Win An Ad In Cirsova Magazine!

I am giving away a quarter-page ad in Cirsova magazine.  Why? Because I believe in Cirsova and I want to support it, and because I believe in the crew of indie authors who follow this blog and I want to support you.  So it’s a win-win.

Please, only enter if you will be using the ad.  Cirsova is a high quality adventure fiction magazine and your ad will be seen by readers who are looking for Independant Science Fiction and Fantasy fiction.  Details on the requirements are available here, and the winner can contact Cirsova for more information.

The deadline for advertisements is August 1st, so let’s get on with it.

The contest is simple. Below are some Book Of Lost Doors trivia questions. Do not, please, post the answers here–instead send me an e-mail via my Contact Form. The first entry I recieve that has all of the answers right wins the prize. If I don’t get anyone who gets them all right by July 1st, the entry with the most right answers will win.

  1. Who are the authors of Mankind’s Eternal Odyssey? (Two names.)
  2. What is the title of Jenny Noir’s first solo album?
  3. What Delapour & Associates employee wrote and published a novel? (Author and title.)
  4. What was the original name of the riverboat that became known as Scarlett’s Casino?
  5. What book does Stuart Dogs read to Nancy Dew while she is convalescing in the mud-bath? (Author and title.)
  6. What is the name of the magazine that Godiva finds that reveals Dr. Klein’s home address?

The answer to each of these questions can be found in one of the four books that make up The Book Of Lost Doors–Catskinner’s Book, Cannibal Hearts, The Worms Of Heaven, or Gingerbread Wolves.

Good luck!

Posted in Artists That I Admire, On Promotion, On Publishing | Tagged , , , , | 1 Comment

This Ugly Little War

Recently, during a discussion regarding the new Wonder Woman film, a comment was made:

Let me put it this way:

I write a beautiful poem all about how we should nuke New York.

The poem is lovely. Gorgeous. The language is beautiful. The case I make, based on the good of mankind, makes your heart swell with pride at the ability of the human race to make sacrifices in order to aid our fellow man.

But I go out and say that it’s explicitly meant to be an actual argument in favor of nuking New York. I want NY nuked. Furthermore, academia agrees with me and starts pushing the poem for that reason, and SJW’s use my poem as their anthem.

But it’s a beautiful poem.

The implied question from the rest of the thread is, “Would I support the poet and the poem?”

My answer is:

Absolutely.  Without hesitation and without apology. 

However.

In order for it to truly be a beautiful poem, then the event that it describes–the destruction of an American city by atomic weaponry–would have to be a right action. Esthetics is a branch of philosophy and dependant upon metaphysics, epistemology, ethics, and politics. Art is the discovery of truth by means of imagery.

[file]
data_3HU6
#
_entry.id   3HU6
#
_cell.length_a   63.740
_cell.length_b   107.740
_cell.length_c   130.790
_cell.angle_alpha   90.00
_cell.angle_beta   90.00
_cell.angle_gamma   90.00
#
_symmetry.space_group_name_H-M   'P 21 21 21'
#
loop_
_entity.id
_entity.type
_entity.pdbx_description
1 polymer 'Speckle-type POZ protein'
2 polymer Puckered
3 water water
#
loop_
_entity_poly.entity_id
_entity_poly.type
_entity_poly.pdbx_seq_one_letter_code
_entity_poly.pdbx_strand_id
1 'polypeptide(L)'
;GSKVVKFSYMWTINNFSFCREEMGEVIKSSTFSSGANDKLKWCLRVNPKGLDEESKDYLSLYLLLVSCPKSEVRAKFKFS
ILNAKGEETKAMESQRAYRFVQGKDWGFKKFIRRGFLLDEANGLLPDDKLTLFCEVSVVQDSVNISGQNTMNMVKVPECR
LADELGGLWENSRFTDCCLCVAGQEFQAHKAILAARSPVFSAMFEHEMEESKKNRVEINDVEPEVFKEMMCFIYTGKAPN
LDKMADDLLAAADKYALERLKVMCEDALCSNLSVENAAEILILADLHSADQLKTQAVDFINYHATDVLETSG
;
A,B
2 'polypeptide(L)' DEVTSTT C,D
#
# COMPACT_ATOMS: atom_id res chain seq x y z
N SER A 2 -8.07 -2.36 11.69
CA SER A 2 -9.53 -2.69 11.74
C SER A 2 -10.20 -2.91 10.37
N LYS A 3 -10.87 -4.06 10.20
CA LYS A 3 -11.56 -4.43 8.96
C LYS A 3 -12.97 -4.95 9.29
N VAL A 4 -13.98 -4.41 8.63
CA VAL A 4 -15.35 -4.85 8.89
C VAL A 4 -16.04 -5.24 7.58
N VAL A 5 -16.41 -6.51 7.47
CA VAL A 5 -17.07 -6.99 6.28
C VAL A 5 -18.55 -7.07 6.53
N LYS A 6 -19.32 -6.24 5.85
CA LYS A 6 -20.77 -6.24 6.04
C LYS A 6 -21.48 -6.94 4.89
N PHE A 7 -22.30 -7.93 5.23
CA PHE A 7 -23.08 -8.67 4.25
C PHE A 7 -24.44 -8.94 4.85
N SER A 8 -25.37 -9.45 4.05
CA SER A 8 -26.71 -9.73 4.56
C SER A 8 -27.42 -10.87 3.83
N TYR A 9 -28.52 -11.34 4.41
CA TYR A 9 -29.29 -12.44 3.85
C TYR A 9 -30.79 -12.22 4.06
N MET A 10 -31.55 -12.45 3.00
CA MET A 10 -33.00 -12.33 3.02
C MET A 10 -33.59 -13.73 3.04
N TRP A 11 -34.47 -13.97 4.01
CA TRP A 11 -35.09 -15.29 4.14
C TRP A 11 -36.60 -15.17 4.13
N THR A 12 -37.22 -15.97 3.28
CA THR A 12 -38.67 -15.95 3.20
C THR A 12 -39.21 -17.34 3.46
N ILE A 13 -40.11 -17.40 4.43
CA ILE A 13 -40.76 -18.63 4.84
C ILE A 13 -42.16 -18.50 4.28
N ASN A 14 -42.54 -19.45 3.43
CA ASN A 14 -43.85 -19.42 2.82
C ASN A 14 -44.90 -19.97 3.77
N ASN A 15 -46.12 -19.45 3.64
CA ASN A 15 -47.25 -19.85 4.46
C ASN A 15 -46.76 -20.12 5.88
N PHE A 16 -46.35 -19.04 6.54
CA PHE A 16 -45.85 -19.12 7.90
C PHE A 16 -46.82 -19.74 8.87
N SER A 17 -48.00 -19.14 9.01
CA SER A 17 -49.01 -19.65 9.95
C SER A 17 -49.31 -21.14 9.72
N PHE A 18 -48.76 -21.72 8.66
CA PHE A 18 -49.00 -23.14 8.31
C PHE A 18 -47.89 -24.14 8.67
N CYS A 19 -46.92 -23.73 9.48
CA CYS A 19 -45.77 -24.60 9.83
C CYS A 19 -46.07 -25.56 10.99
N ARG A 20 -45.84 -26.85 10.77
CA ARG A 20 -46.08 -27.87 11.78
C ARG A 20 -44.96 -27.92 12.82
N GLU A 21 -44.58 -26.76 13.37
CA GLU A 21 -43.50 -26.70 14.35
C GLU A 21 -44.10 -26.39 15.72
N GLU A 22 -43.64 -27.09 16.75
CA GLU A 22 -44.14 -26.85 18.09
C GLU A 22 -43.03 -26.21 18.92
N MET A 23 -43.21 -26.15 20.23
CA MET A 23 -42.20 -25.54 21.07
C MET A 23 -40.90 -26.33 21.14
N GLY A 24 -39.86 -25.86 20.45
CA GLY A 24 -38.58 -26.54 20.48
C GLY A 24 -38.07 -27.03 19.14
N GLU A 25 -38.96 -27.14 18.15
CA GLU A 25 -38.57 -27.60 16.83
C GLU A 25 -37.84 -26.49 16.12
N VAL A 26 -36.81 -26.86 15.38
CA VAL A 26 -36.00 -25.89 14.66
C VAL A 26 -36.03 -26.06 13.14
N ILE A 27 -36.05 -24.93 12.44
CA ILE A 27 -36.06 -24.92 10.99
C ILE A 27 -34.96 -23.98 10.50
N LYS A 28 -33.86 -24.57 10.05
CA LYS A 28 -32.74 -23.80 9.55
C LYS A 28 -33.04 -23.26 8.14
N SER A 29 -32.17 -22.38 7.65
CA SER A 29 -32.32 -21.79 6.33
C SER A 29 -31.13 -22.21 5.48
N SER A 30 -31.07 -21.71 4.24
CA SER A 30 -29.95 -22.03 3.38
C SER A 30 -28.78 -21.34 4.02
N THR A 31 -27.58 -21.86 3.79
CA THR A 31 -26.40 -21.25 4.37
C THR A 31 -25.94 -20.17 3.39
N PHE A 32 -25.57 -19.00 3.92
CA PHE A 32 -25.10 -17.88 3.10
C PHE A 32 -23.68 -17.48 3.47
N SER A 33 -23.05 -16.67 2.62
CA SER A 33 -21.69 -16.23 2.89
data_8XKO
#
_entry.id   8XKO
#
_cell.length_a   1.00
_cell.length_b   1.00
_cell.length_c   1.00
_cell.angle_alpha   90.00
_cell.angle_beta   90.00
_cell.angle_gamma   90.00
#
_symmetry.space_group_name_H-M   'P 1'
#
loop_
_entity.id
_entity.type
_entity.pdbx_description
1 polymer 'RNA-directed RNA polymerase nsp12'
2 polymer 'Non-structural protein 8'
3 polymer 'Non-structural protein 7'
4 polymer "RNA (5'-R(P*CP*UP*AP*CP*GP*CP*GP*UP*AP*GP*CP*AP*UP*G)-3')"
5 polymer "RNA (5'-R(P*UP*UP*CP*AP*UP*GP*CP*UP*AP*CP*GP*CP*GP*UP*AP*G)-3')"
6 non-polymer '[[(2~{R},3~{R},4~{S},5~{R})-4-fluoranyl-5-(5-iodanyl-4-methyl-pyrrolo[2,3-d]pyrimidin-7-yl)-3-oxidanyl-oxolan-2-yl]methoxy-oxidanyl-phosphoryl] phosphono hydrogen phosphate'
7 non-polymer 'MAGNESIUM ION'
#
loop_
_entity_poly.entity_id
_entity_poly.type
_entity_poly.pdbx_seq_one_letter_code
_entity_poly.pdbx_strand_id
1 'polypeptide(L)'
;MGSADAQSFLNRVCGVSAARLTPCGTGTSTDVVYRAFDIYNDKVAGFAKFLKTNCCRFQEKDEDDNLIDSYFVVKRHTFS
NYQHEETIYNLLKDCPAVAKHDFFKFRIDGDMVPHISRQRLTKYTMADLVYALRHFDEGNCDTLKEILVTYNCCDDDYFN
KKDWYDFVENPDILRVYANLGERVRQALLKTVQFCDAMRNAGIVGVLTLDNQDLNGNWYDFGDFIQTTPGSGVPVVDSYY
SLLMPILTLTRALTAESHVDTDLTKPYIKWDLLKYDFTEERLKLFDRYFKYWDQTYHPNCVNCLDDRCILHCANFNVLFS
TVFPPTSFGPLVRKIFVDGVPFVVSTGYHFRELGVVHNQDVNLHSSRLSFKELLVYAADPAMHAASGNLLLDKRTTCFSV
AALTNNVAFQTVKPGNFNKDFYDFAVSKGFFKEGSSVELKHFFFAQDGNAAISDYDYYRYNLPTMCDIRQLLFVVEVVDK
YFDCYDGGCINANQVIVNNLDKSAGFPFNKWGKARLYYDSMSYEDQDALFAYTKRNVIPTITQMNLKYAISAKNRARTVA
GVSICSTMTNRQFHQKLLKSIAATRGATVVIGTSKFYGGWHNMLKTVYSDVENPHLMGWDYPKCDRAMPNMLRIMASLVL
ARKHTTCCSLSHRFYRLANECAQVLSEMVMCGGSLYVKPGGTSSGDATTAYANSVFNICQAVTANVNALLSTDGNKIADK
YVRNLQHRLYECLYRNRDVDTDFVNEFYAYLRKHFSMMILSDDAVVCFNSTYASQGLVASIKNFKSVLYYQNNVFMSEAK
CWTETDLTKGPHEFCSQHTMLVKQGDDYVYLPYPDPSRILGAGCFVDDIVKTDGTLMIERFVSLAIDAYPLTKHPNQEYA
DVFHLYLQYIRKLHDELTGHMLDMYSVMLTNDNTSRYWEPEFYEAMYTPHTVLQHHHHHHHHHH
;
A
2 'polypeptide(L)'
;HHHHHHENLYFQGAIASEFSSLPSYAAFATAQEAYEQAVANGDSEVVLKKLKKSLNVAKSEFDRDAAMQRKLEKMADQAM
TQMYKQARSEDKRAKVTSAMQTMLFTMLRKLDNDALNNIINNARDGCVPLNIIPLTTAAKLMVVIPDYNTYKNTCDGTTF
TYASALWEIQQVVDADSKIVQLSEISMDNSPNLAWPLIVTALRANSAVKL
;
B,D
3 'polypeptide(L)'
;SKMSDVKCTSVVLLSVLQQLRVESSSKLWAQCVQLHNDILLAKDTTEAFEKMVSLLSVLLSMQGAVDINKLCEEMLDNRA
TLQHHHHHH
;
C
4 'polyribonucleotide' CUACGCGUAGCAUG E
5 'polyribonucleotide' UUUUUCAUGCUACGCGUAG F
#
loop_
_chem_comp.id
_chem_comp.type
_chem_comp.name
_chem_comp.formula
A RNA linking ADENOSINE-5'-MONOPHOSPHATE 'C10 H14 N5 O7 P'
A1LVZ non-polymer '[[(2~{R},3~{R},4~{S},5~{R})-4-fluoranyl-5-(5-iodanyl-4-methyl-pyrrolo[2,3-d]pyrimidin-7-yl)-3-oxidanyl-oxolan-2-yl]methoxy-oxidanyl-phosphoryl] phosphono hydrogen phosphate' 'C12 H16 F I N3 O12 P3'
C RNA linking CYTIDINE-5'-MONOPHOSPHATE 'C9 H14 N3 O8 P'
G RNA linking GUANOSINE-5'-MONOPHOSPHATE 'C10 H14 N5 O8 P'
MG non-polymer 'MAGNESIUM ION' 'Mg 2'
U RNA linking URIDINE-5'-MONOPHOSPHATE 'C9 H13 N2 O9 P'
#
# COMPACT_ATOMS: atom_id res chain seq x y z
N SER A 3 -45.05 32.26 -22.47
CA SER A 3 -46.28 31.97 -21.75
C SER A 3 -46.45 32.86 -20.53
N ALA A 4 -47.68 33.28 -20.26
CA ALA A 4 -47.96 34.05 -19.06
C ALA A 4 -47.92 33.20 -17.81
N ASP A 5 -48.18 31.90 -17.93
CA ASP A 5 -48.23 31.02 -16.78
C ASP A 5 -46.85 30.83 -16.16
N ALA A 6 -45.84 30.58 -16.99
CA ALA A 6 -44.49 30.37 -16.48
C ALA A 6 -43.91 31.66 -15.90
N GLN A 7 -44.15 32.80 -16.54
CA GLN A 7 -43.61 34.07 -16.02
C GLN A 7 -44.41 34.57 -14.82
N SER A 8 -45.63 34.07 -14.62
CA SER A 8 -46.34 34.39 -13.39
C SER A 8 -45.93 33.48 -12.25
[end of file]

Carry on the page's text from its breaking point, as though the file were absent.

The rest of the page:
I see no difference between the suppression of artistic truth and the suppression of scientific truth.  Both are wrong. If something is beautiful then it is beautiful because what it expresses is understood by the viewer as being ordinate to reality.

This does not mean “realism” as the term is generally used.  Art can express true ideals without being based on true facts.  To give a trivial example, a story problem in mathematics that states that if John has five apples and he gives three of those apples to Jane then he will have two apples remaining does not become less true if John does not, in fact have five apples–or even if John and Jane do not exist.  A plague of fruit trees may ravage the world and eradicate all apples everywhere, but the truth expressed in the story problem will remain true.

In the same way, the journey of Frodo and Sam to Mordor in order to protect the Shire is no less beautiful and inspiring because none of those persons or places actually exist.  The story expresses a truth that transcends facts. Beauty is how you know that something is true.

To return to the analogy of scientific truth, if one happened to believe a particular theory–say that all planets in the solar system rotate on their axis in the same direction–and then encounters evidence that contradicts this theory–the axial rotation of Venus and Uranus–then suppressing the evidence in order to hold onto the theory is wrong. Either the evidence is bad, in which case further study will contradict it, or the theory is wrong, and to continue to cling to it in the face of evidence against it is an act of willful ignorance.

However, the above analogy is also predicated on the assumption that you understand the science–the math involved, how to apply the theory, how to determine the proper frame of reference, knowing in what way the science is applicable as a model for the real world.